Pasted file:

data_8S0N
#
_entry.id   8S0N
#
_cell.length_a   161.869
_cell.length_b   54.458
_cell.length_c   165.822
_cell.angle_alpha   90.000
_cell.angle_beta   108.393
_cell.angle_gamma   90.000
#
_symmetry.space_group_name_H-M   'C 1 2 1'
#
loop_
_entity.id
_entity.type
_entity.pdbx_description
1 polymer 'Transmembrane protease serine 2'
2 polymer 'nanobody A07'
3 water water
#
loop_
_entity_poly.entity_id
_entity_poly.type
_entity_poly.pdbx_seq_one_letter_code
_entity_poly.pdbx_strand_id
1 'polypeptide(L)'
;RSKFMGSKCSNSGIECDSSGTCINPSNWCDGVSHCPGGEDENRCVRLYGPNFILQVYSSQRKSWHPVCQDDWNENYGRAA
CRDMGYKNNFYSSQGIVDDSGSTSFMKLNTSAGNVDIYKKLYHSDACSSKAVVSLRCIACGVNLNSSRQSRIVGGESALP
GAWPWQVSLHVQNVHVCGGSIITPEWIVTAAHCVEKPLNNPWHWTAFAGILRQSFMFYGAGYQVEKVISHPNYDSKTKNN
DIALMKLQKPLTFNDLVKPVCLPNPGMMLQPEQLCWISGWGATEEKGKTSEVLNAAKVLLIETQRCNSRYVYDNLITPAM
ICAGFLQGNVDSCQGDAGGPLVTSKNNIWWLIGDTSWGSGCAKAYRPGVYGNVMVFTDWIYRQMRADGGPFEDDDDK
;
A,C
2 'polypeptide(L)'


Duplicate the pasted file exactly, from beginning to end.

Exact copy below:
data_8S0N
#
_entry.id   8S0N
#
_cell.length_a   161.869
_cell.length_b   54.458
_cell.length_c   165.822
_cell.angle_alpha   90.000
_cell.angle_beta   108.393
_cell.angle_gamma   90.000
#
_symmetry.space_group_name_H-M   'C 1 2 1'
#
loop_
_entity.id
_entity.type
_entity.pdbx_description
1 polymer 'Transmembrane protease serine 2'
2 polymer 'nanobody A07'
3 water water
#
loop_
_entity_poly.entity_id
_entity_poly.type
_entity_poly.pdbx_seq_one_letter_code
_entity_poly.pdbx_strand_id
1 'polypeptide(L)'
;RSKFMGSKCSNSGIECDSSGTCINPSNWCDGVSHCPGGEDENRCVRLYGPNFILQVYSSQRKSWHPVCQDDWNENYGRAA
CRDMGYKNNFYSSQGIVDDSGSTSFMKLNTSAGNVDIYKKLYHSDACSSKAVVSLRCIACGVNLNSSRQSRIVGGESALP
GAWPWQVSLHVQNVHVCGGSIITPEWIVTAAHCVEKPLNNPWHWTAFAGILRQSFMFYGAGYQVEKVISHPNYDSKTKNN
DIALMKLQKPLTFNDLVKPVCLPNPGMMLQPEQLCWISGWGATEEKGKTSEVLNAAKVLLIETQRCNSRYVYDNLITPAM
ICAGFLQGNVDSCQGDAGGPLVTSKNNIWWLIGDTSWGSGCAKAYRPGVYGNVMVFTDWIYRQMRADGGPFEDDDDK
;
A,C
2 'polypeptide(L)'